Tuesday, December 29, 2015

S., by J. J. Abrams and Doug Dorst

I was looking for something to read around the house and found a book my wife bought, but did not read.  I guess that's not free by any stretch of the imagination.  It's also not speculative fiction.  The main credited author, J. J. Abrams, is a speculative fiction director so that's as close as this comes to being SF.  And while I think libraries have probably purchased this book, part of its "thing" is that it has a lot of loose inserts.  Don't think it would survive one reading in a public library. Not even available in Kindle form--though I think you could almost pull it off.

There is a consistent way in which this book is not what it seems.  Let's start with a "meta" element--the authorship.  J. J. Abrams "conceived" S., but Doug Dorst seems to have done most of the writing.  It's a very elaborate project, including a website (eotvoswheel.com) with more "source" material. The presentation of the book itself is a tribute to the printed volume (see above).  The real story is in the margins, handwritten.  Physically it's an impressive product.

So how is it as a reading experience?  Well, interesting--the setup here is that you have a volume stolen from a school library and heavily annotated by a devotee of the author.  This author supposedly has a set of literary scholars interested in him, as his life was quite mysterious.  There's an in-joke here, in that the book itself is a kind of turgid adventure/philosophy novel--critics would study it but it's not popular.  And you get the idea that these scholars were maybe wasting their energy.  But the story in the margins is quite lively--a love story with intrigue and implied danger.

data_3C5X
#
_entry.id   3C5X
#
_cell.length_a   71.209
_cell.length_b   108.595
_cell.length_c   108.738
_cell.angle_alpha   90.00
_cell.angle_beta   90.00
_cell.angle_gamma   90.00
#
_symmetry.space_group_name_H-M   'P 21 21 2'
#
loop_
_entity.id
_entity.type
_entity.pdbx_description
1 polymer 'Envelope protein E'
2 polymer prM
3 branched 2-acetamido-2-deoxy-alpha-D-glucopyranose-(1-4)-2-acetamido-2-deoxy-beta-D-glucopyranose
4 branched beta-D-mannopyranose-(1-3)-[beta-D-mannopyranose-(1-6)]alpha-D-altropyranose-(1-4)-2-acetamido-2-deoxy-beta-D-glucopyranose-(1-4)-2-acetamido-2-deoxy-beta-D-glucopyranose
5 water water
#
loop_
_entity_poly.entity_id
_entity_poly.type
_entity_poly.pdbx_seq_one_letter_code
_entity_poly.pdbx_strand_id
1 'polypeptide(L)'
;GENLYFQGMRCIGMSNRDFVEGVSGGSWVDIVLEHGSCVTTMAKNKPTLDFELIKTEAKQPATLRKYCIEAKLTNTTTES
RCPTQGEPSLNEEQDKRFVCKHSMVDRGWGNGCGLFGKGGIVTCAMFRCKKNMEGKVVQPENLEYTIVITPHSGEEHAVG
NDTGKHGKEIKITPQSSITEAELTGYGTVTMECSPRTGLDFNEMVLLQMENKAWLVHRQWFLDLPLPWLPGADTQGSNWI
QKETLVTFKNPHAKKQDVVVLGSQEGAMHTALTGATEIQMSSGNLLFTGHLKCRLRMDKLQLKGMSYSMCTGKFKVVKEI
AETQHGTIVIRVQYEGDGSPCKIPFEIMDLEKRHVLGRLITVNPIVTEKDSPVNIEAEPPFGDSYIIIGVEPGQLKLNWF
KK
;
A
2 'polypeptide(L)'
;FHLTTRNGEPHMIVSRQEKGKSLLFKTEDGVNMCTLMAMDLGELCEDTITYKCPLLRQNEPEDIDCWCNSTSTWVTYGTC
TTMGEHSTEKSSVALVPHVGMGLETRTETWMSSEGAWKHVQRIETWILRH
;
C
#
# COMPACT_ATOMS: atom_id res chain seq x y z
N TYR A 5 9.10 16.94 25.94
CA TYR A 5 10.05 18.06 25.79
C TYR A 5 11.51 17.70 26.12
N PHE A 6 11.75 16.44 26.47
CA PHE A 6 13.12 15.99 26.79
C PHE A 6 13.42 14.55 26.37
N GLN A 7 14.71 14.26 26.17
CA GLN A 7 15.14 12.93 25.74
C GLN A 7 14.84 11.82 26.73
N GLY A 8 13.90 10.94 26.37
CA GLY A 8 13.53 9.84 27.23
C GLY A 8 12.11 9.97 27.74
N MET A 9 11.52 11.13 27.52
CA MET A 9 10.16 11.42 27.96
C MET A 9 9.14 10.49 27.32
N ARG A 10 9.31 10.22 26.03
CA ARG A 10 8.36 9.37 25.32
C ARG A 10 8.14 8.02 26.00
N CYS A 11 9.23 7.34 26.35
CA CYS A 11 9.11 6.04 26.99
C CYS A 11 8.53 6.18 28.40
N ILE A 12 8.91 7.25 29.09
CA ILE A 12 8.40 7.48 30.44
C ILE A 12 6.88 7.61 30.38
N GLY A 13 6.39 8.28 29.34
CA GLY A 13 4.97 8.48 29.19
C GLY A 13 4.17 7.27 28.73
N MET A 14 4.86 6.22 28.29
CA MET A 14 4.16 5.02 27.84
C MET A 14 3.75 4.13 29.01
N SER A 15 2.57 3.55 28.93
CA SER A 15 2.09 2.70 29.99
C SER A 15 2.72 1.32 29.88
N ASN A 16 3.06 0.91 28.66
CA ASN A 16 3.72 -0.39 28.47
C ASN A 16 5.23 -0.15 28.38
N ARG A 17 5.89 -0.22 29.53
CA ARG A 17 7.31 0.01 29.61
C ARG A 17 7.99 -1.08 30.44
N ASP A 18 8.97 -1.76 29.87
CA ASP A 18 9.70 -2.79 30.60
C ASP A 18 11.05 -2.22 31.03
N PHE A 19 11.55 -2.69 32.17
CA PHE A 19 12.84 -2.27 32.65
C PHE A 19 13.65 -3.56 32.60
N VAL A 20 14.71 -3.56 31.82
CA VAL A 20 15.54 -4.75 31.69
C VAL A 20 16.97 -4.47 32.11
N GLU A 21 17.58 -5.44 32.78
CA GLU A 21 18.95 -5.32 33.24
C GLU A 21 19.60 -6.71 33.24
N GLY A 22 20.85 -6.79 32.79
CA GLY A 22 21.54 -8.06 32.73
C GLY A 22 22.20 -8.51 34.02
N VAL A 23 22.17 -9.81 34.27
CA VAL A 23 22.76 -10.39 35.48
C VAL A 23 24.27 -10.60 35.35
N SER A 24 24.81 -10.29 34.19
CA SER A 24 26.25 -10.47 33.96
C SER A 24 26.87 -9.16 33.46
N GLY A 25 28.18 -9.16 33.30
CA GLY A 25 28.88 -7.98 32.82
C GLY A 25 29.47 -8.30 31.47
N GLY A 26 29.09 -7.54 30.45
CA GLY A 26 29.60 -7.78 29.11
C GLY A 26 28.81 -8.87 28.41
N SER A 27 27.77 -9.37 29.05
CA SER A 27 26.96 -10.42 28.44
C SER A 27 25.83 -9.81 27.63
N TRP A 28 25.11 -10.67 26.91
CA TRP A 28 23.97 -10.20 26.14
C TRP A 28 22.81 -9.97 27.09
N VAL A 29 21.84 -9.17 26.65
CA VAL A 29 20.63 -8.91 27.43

The format makes the book a very long read. You have the main story, which you really can't just skip since the annotators are using passages to make points.  And the margin story is nonlinear, which makes one slow down and sometimes reread.  I was intrigued for awhile and stayed with it, but found myself getting tired about halfway through.

In the end, it's an OK story wrapped around a bad novel.  The badness of the novel is intentional, the OKness of the story perhaps not as much.  Really it's about the production, an homage to print.  This is how we know the bound volume will never go away, even for simpler books. 

In the end, I give this four stars.  Three for the book, and another one for the production.  It's a beautiful thing.  Some books are worth owning, even for a biblio scrounge like me.   

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